Killer who claimed to be influenced by rap music faces execution Thursday

Ronald Ray Howard was caught in Victoria, not far from the shooting scene along U.S. Highway 59 near Edna. He wrecked the SUV, which he had stolen, by crashing it into a house, then tried to flee on foot.

When Davidson, 43, died three days later after never regaining consciousness from the 9 mm bullet wound to the neck, Howard was charged with capital murder.

Howard was set to die Thursday evening.

The lethal injection would make Howard the 14th convicted killer executed this year in the nation's most active capital punishment state.

Attorneys were in the federal courts trying to block the punishment.

The music blaring from the radio made the slaying more notorious. At Howard's trial, his lawyers blamed hours and hours of incessant gangsta rap music - with lyrics advocating the death of police officers - as contributing to his actions. The defense sparked a national debate on the violence-laden anti-police music and censorship..

"He grew up in the ghetto and disliked police and these were his heroes, these rappers ... telling him if you're pulled over, just blast away," his trial attorney, Allen Tanner, recalled last week. "It affected him. That was a totally valid serious defense. It really was."

"I'm not a psychologist," Howard said Wednesday. "So I don't know. I never said: Yes it did or no it didn't. I don't know. But my lawyers thought it could have caused it. And they were trying to justify, put reason, for what I did."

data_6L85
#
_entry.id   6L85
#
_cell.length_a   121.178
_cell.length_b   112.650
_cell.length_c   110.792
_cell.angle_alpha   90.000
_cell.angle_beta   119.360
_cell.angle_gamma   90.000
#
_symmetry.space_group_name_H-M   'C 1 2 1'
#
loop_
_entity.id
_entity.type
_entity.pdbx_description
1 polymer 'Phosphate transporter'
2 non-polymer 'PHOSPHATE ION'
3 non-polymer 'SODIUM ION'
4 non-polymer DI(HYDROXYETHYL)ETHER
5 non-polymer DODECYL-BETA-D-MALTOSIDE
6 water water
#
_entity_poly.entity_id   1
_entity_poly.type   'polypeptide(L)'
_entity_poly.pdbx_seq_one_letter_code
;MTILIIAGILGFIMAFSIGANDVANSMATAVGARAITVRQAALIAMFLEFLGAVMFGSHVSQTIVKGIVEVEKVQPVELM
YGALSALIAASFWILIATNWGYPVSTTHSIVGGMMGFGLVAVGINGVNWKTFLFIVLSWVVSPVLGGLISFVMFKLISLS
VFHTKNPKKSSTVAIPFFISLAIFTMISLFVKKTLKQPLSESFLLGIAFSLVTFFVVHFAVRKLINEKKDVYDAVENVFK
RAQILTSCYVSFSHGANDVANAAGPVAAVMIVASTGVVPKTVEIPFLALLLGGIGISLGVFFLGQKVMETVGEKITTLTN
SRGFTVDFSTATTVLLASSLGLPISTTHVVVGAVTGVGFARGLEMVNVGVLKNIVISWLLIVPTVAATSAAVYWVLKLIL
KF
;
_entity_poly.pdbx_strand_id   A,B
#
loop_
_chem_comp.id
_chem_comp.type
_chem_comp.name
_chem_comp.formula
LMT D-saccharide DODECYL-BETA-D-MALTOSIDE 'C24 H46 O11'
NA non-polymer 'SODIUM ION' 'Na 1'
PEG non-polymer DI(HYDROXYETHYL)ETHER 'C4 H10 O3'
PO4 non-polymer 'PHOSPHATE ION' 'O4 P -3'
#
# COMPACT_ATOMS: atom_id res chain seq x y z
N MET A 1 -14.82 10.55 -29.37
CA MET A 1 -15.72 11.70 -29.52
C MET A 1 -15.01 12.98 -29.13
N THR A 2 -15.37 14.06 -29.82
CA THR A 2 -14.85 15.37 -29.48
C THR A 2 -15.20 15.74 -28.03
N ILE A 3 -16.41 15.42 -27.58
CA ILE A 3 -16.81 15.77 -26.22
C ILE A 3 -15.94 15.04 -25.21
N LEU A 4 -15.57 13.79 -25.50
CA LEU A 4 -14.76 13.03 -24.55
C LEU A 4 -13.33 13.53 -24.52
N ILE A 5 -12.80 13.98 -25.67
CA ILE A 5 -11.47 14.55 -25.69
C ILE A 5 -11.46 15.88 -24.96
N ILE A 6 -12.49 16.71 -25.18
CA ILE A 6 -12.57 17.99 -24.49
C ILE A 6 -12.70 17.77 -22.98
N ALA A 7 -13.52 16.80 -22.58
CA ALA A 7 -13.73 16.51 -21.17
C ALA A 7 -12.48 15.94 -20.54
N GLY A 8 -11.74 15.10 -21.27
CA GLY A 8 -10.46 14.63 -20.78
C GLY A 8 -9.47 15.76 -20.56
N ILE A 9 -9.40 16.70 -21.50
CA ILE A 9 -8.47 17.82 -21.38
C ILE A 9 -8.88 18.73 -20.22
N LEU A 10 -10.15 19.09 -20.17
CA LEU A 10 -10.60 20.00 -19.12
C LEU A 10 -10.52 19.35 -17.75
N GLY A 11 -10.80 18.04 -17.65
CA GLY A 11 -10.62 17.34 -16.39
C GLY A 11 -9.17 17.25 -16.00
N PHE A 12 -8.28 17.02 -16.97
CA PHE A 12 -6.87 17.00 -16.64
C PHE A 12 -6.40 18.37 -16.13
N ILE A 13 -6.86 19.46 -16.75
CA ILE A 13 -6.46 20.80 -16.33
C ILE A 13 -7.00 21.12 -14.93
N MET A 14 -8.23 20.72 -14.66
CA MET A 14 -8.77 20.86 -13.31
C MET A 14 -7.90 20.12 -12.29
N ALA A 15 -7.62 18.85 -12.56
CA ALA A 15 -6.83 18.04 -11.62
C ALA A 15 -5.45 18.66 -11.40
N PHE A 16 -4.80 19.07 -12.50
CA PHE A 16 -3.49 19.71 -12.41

But Howard said the shooting was also the result of being pulled over by police "plenty of times" in his hometown of Houston and never having good experiences with officers.

At the time of the April 1992 shooting, the 18-year-old father of four was on probation for stealing a motor vehicle. He acknowledged Wednesday that he stole "a lot of cars" but said it was the normal activity for kids in his Houston neighborhood.

Jurors in Austin, where Howard's trial was moved because of publicity in Jackson County, convicted the seventh-grade dropout after 40 minutes of deliberations. The same panel deliberated six days before deciding Howard should die.

Howard told a grand jury he was listening to "Soulja's Story" by Tupac Shakur before he shot Davidson. The song makes references to a young black male being pulled over by police, remembering Rodney King whose videotaped beating by Los Angeles police led to deadly riots in 1992, then opening fire on an officer. Shakur was gunned down in 1996 in Las Vegas, a slaying that remains unsolved.

Testimony showed Howard was a drug dealer and gang member. Prosecutors argued the rap music defense was a diversion intended to mitigate Howard's viciousness, the AP reports.

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